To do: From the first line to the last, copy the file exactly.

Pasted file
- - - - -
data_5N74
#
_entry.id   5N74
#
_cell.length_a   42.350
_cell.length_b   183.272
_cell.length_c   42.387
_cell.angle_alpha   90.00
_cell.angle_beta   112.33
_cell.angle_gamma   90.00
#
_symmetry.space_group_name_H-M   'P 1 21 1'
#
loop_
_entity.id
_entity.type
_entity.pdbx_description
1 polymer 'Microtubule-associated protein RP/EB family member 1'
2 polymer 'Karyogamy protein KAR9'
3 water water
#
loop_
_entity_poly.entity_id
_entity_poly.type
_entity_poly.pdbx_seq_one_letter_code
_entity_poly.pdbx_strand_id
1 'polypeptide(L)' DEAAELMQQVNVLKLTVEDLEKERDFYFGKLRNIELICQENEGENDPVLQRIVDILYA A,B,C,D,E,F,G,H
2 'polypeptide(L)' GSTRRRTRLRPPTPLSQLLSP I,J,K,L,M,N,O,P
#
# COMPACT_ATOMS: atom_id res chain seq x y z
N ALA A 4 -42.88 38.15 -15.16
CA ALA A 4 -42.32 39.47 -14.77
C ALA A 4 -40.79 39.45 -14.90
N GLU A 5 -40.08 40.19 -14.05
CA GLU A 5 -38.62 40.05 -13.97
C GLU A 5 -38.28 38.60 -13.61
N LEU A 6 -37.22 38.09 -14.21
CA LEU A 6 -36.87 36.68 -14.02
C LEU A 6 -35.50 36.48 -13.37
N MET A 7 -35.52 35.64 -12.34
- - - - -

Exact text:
data_5N74
#
_entry.id   5N74
#
_cell.length_a   42.350
_cell.length_b   183.272
_cell.length_c   42.387
_cell.angle_alpha   90.00
_cell.angle_beta   112.33
_cell.angle_gamma   90.00
#
_symmetry.space_group_name_H-M   'P 1 21 1'
#
loop_
_entity.id
_entity.type
_entity.pdbx_description
1 polymer 'Microtubule-associated protein RP/EB family member 1'
2 polymer 'Karyogamy protein KAR9'
3 water water
#
loop_
_entity_poly.entity_id
_entity_poly.type
_entity_poly.pdbx_seq_one_letter_code
_entity_poly.pdbx_strand_id
1 'polypeptide(L)' DEAAELMQQVNVLKLTVEDLEKERDFYFGKLRNIELICQENEGENDPVLQRIVDILYA A,B,C,D,E,F,G,H
2 'polypeptide(L)' GSTRRRTRLRPPTPLSQLLSP I,J,K,L,M,N,O,P
#
# COMPACT_ATOMS: atom_id res chain seq x y z
N ALA A 4 -42.88 38.15 -15.16
CA ALA A 4 -42.32 39.47 -14.77
C ALA A 4 -40.79 39.45 -14.90
N GLU A 5 -40.08 40.19 -14.05
CA GLU A 5 -38.62 40.05 -13.97
C GLU A 5 -38.28 38.60 -13.61
N LEU A 6 -37.22 38.09 -14.21
CA LEU A 6 -36.87 36.68 -14.02
C LEU A 6 -35.50 36.48 -13.37
N MET A 7 -35.52 35.64 -12.34